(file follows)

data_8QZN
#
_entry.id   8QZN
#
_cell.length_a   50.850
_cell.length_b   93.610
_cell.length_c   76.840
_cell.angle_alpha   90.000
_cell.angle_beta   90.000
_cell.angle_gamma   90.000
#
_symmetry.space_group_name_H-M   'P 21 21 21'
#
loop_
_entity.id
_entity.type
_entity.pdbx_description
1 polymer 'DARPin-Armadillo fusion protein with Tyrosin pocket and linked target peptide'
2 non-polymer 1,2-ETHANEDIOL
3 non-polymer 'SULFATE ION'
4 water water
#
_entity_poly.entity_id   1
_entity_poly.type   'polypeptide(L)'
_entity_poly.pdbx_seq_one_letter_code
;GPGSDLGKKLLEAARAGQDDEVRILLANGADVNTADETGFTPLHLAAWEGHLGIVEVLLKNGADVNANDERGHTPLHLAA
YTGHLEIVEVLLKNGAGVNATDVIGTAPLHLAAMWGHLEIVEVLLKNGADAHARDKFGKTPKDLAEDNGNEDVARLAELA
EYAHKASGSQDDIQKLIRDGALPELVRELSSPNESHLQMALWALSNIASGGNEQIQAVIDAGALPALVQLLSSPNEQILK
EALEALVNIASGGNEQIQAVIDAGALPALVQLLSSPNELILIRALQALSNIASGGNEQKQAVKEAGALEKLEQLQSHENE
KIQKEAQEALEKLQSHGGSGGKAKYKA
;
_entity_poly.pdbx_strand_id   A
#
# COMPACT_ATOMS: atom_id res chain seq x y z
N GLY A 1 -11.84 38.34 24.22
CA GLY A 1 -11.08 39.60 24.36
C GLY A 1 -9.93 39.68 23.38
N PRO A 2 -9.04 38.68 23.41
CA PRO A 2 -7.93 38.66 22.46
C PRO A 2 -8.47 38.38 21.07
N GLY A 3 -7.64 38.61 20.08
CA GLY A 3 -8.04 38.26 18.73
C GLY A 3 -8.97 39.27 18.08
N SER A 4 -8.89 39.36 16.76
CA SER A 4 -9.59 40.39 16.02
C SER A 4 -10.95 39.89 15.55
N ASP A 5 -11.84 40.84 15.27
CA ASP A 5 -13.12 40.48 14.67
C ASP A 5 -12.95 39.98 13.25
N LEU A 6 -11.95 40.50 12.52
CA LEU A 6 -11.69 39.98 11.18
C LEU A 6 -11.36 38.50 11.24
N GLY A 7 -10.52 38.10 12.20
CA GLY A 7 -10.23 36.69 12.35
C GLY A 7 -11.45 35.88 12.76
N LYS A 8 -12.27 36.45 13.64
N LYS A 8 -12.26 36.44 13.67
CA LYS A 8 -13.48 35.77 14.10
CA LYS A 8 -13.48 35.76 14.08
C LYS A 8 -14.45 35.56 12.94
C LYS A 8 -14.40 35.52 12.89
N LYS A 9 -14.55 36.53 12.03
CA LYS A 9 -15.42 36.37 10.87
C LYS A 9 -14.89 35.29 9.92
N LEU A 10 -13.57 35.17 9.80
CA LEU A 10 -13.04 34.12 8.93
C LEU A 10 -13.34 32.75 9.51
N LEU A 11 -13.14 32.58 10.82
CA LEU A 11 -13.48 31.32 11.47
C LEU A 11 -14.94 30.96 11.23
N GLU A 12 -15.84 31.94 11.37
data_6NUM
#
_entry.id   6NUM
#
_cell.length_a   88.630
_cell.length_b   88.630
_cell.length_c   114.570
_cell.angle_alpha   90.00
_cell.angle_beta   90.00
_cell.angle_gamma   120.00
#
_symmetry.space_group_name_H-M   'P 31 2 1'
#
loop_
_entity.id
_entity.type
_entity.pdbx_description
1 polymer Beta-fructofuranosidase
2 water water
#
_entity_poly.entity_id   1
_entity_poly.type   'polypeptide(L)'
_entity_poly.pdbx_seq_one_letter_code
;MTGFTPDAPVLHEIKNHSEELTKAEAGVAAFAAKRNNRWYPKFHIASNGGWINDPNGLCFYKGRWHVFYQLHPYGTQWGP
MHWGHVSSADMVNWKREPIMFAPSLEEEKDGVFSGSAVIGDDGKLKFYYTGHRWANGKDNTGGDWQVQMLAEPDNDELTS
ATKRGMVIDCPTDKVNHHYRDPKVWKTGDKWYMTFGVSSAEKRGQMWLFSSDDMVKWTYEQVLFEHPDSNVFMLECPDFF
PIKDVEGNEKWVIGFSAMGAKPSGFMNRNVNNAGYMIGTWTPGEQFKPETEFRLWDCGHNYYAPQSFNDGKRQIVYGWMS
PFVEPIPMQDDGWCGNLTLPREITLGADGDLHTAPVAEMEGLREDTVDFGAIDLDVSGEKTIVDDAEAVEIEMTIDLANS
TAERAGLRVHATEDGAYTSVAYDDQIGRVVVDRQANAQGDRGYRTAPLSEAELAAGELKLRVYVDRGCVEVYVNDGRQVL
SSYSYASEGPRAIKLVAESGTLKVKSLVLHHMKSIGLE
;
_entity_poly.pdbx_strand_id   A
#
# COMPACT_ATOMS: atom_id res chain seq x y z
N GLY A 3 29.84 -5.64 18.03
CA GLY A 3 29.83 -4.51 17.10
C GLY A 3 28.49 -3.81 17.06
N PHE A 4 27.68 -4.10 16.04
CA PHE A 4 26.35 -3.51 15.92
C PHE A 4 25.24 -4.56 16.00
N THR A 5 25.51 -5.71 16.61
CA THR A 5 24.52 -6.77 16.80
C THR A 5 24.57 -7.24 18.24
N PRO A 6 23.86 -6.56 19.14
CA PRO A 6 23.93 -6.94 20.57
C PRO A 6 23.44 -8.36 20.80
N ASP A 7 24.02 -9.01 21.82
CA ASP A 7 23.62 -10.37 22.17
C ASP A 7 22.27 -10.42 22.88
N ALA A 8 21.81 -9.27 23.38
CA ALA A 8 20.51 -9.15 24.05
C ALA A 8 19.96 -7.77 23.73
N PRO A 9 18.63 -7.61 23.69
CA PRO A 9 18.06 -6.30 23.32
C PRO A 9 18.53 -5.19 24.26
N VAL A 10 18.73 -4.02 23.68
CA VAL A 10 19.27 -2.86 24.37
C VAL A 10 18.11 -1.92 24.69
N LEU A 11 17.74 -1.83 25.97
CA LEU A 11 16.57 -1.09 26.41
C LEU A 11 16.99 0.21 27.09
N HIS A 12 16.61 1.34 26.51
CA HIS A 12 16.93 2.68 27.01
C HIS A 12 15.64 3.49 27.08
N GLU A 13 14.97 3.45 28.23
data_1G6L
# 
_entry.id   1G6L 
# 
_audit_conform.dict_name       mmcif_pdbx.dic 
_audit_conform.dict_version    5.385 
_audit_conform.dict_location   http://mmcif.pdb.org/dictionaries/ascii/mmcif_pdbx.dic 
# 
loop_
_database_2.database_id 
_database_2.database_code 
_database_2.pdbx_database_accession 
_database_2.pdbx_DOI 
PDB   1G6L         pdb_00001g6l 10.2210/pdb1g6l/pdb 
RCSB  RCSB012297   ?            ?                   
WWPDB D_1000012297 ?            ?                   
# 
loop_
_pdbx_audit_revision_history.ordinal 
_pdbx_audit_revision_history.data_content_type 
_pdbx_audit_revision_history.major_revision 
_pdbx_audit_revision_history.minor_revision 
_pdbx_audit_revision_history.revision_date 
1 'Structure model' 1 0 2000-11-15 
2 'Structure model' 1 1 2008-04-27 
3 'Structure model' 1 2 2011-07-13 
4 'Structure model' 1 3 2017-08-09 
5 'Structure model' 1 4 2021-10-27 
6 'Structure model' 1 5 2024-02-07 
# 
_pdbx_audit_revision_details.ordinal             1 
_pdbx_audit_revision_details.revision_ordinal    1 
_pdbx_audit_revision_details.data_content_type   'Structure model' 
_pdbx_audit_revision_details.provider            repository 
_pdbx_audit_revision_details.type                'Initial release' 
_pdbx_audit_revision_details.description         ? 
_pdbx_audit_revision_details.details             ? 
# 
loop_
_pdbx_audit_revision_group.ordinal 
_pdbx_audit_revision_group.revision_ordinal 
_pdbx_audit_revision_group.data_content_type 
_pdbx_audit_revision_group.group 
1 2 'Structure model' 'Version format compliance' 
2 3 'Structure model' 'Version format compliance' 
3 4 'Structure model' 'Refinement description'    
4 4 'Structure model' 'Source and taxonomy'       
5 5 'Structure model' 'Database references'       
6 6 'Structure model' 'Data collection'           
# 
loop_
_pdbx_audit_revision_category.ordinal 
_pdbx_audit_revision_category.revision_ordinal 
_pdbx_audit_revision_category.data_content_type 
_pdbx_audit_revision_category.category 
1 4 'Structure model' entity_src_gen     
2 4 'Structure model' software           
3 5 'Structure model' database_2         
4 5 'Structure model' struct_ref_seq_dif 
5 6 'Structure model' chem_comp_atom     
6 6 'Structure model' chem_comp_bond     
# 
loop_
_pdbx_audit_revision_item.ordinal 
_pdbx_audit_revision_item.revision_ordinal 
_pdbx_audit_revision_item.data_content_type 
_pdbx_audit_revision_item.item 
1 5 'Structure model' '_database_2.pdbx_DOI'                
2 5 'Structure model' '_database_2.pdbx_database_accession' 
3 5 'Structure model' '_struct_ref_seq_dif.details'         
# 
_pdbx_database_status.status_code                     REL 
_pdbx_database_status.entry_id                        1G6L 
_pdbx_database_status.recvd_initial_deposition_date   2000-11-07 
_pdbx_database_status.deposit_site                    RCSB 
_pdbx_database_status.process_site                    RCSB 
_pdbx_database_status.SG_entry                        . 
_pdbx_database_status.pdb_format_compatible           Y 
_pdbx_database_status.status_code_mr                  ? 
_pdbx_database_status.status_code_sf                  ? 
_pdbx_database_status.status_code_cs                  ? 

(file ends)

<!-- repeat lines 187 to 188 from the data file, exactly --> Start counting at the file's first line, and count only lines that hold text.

loop_
_pdbx_audit_revision_category.ordinal 